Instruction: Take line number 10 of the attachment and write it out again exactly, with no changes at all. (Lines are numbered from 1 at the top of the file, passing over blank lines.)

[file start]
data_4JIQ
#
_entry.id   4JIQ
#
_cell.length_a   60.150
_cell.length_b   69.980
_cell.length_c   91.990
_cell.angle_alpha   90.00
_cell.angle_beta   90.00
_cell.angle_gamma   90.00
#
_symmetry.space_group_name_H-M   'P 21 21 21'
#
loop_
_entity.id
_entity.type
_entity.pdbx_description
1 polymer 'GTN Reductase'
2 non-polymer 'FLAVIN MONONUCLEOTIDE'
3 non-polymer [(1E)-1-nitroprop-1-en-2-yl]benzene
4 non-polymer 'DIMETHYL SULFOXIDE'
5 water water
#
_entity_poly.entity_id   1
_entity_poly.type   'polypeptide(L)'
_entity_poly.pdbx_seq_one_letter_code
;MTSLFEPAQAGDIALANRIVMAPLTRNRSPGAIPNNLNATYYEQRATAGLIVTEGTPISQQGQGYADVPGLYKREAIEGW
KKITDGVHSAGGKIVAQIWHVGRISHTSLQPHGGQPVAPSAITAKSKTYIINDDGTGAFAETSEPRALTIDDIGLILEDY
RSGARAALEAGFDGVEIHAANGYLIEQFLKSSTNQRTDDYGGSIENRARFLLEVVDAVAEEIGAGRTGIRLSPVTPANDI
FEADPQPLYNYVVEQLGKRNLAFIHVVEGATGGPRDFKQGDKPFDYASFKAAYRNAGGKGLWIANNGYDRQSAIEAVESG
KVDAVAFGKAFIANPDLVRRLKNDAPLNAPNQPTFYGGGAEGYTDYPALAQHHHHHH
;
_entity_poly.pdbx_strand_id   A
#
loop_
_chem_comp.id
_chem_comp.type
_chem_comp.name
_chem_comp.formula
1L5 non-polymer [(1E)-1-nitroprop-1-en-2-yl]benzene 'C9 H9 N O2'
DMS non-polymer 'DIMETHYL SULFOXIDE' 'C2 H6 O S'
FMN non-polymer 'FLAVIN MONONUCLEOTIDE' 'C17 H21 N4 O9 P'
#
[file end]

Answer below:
_cell.angle_gamma   90.00